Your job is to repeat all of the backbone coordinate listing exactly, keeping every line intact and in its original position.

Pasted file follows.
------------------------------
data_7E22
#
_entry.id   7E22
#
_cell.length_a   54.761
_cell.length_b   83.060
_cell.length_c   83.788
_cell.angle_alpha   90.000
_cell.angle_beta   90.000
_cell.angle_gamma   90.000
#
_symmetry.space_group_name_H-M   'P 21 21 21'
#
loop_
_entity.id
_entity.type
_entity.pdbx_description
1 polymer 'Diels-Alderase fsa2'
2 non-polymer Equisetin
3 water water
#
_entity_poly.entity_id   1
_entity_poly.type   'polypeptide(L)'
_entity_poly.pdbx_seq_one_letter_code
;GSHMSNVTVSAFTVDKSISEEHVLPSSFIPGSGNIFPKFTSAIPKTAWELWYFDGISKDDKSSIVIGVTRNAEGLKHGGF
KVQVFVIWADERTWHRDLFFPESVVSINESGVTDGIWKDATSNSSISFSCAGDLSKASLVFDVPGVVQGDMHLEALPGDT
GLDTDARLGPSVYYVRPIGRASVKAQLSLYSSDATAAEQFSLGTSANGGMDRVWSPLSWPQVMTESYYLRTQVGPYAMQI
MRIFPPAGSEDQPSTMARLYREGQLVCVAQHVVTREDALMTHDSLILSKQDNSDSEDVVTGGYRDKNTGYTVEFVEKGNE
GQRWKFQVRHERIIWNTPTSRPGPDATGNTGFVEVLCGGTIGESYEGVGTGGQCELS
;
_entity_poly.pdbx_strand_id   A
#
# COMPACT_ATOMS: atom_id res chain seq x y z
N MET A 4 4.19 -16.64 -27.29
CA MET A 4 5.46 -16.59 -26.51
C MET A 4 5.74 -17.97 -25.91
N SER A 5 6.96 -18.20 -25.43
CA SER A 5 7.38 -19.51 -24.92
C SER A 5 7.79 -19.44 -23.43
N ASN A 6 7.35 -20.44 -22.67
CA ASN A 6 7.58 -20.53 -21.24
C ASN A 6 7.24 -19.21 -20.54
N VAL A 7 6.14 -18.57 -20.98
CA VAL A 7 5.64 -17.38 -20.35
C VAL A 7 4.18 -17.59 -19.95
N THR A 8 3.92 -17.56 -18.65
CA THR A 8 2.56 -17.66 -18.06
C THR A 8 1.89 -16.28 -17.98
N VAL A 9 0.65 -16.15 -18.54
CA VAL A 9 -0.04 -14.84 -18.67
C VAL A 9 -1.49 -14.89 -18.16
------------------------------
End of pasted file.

data_7E22
#
_entry.id   7E22
#
_cell.length_a   54.761
_cell.length_b   83.060
_cell.length_c   83.788
_cell.angle_alpha   90.000
_cell.angle_beta   90.000
_cell.angle_gamma   90.000
#
_symmetry.space_group_name_H-M   'P 21 21 21'
#
loop_
_entity.id
_entity.type
_entity.pdbx_description
1 polymer 'Diels-Alderase fsa2'
2 non-polymer Equisetin
3 water water
#
_entity_poly.entity_id   1
_entity_poly.type   'polypeptide(L)'
_entity_poly.pdbx_seq_one_letter_code
;GSHMSNVTVSAFTVDKSISEEHVLPSSFIPGSGNIFPKFTSAIPKTAWELWYFDGISKDDKSSIVIGVTRNAEGLKHGGF
KVQVFVIWADERTWHRDLFFPESVVSINESGVTDGIWKDATSNSSISFSCAGDLSKASLVFDVPGVVQGDMHLEALPGDT
GLDTDARLGPSVYYVRPIGRASVKAQLSLYSSDATAAEQFSLGTSANGGMDRVWSPLSWPQVMTESYYLRTQVGPYAMQI
MRIFPPAGSEDQPSTMARLYREGQLVCVAQHVVTREDALMTHDSLILSKQDNSDSEDVVTGGYRDKNTGYTVEFVEKGNE
GQRWKFQVRHERIIWNTPTSRPGPDATGNTGFVEVLCGGTIGESYEGVGTGGQCELS
;
_entity_poly.pdbx_strand_id   A
#
# COMPACT_ATOMS: atom_id res chain seq x y z
N MET A 4 4.19 -16.64 -27.29
CA MET A 4 5.46 -16.59 -26.51
C MET A 4 5.74 -17.97 -25.91
N SER A 5 6.96 -18.20 -25.43
CA SER A 5 7.38 -19.51 -24.92
C SER A 5 7.79 -19.44 -23.43
N ASN A 6 7.35 -20.44 -22.67
CA ASN A 6 7.58 -20.53 -21.24
C ASN A 6 7.24 -19.21 -20.54
N VAL A 7 6.14 -18.57 -20.98
CA VAL A 7 5.64 -17.38 -20.35
C VAL A 7 4.18 -17.59 -19.95
N THR A 8 3.92 -17.56 -18.65
CA THR A 8 2.56 -17.66 -18.06
C THR A 8 1.89 -16.28 -17.98
N VAL A 9 0.65 -16.15 -18.54
CA VAL A 9 -0.04 -14.84 -18.67
C VAL A 9 -1.49 -14.89 -18.16